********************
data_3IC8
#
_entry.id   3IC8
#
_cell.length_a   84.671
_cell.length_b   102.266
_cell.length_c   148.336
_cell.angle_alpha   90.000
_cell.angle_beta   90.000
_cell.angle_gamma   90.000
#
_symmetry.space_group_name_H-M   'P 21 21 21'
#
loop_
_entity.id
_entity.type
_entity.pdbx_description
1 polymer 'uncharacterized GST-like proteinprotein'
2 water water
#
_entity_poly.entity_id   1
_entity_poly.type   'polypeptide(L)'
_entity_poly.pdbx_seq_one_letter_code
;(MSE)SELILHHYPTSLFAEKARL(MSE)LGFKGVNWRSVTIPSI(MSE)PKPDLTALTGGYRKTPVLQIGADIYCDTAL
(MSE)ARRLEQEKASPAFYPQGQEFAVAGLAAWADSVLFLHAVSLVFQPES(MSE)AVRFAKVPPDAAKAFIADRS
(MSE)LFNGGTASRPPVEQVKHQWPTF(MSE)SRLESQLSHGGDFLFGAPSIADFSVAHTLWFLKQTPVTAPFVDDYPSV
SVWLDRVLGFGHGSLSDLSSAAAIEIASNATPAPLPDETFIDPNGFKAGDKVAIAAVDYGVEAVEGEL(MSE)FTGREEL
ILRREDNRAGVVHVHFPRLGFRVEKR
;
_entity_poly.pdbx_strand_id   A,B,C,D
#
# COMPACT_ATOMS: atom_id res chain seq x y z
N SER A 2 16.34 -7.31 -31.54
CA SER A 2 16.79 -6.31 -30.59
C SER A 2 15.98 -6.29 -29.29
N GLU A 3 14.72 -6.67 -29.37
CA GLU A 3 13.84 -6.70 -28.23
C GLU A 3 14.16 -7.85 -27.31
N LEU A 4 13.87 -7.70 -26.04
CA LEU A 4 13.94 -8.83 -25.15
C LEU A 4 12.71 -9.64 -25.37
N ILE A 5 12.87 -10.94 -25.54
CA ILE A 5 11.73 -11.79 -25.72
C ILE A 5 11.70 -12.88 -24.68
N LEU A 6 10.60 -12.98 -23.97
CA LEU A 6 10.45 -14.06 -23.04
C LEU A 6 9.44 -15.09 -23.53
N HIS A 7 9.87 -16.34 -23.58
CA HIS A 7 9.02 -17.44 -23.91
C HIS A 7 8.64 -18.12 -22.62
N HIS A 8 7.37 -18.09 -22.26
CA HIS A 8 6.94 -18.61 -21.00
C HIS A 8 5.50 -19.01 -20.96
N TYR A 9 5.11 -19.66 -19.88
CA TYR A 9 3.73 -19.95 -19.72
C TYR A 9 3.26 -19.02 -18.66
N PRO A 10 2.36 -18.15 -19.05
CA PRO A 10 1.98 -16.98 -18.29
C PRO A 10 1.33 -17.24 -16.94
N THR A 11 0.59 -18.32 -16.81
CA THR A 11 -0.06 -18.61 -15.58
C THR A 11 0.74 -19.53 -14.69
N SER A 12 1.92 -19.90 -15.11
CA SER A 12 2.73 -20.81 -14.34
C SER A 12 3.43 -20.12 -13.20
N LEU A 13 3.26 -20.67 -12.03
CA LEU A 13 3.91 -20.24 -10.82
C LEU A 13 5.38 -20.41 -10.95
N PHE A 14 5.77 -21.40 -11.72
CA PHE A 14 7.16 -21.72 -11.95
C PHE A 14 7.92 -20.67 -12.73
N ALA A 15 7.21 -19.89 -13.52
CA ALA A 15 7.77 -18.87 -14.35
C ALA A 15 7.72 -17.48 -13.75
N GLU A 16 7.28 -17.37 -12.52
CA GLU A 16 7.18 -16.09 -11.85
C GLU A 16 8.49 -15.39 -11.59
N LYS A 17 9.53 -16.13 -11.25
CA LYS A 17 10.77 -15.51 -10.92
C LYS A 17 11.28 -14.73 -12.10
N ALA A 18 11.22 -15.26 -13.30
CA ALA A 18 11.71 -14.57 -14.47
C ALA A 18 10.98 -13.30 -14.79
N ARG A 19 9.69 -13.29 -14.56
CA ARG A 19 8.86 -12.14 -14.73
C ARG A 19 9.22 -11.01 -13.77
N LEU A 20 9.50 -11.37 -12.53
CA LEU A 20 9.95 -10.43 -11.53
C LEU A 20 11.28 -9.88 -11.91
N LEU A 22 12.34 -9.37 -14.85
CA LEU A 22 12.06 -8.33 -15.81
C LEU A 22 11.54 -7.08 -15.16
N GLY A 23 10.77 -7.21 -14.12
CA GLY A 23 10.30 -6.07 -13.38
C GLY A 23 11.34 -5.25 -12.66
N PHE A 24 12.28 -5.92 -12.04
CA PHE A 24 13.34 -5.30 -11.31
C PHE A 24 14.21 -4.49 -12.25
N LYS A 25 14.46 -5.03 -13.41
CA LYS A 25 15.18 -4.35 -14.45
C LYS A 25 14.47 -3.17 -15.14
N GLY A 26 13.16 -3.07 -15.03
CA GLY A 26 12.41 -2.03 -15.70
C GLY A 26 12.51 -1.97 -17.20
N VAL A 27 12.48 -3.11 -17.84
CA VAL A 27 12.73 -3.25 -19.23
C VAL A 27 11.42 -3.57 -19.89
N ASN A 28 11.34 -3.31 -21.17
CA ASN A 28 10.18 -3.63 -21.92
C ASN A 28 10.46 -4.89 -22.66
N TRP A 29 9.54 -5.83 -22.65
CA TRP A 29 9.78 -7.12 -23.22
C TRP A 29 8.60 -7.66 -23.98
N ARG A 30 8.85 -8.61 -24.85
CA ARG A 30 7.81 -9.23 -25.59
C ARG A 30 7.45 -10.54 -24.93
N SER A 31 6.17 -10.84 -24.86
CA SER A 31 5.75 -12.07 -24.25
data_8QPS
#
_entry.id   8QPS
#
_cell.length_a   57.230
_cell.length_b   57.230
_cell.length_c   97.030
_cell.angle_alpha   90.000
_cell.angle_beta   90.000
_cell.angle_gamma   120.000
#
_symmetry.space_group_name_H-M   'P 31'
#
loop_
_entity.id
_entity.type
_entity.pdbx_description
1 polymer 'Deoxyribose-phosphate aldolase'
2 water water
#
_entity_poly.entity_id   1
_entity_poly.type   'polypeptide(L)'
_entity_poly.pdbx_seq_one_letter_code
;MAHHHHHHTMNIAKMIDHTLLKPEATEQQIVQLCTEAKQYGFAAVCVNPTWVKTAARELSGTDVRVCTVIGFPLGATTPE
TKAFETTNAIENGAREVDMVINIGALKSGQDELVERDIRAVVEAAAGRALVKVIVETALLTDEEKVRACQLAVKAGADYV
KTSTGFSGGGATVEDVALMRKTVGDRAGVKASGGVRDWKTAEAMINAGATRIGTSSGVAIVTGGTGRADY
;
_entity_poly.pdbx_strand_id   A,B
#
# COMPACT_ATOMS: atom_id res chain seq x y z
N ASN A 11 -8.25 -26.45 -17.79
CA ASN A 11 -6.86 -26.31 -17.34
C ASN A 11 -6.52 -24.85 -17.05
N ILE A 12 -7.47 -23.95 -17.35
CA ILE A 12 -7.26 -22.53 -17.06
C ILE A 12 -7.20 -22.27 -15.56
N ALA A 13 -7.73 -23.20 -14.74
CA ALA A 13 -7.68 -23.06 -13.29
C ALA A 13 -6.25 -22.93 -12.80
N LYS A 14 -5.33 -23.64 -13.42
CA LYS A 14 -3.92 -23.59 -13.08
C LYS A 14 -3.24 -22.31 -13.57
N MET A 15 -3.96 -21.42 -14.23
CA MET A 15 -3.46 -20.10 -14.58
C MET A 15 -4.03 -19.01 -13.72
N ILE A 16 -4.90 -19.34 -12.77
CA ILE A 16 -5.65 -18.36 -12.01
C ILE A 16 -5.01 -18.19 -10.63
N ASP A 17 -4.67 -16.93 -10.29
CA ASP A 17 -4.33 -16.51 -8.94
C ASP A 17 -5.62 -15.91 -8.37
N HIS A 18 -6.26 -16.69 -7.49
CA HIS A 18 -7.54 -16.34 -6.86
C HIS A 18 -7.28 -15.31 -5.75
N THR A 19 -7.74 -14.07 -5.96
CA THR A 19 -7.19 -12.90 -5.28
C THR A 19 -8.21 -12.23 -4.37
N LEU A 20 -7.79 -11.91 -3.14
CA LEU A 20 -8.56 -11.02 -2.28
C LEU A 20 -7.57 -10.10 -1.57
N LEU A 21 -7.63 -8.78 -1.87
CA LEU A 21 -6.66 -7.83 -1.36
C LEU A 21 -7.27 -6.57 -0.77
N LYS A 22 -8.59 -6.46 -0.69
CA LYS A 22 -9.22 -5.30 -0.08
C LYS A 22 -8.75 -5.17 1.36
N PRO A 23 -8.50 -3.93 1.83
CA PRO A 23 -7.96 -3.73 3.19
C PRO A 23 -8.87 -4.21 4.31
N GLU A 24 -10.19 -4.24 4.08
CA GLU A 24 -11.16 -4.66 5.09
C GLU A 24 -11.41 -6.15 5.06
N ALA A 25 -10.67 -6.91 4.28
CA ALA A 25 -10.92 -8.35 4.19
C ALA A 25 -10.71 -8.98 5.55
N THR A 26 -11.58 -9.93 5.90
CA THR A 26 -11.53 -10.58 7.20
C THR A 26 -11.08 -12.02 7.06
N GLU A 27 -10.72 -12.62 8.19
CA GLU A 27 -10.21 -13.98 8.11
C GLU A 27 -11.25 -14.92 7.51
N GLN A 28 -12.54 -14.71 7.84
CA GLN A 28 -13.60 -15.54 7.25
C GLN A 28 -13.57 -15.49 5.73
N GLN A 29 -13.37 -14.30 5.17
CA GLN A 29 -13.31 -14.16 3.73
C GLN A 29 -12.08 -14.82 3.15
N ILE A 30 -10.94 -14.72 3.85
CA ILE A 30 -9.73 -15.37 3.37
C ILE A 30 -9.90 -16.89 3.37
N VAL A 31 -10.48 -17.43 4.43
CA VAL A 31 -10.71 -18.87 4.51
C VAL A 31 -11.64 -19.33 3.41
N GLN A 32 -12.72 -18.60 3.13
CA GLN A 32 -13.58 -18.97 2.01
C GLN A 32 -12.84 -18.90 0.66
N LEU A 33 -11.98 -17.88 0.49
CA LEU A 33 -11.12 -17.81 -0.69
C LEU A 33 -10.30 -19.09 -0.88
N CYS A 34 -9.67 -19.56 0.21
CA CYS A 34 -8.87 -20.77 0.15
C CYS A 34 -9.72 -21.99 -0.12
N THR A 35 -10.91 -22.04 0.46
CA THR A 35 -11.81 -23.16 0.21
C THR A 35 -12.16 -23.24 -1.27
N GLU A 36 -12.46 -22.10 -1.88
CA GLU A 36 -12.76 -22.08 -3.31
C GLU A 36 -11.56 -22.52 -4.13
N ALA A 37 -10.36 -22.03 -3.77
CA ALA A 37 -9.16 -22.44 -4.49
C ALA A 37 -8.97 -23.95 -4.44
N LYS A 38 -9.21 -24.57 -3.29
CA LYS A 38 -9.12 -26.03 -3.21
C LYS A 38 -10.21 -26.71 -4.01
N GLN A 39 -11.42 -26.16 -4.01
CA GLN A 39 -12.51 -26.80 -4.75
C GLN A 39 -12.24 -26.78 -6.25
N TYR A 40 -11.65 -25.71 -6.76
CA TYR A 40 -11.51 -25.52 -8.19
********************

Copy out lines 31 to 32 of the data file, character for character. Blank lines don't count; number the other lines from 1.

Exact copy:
#
# COMPACT_ATOMS: atom_id res chain seq x y z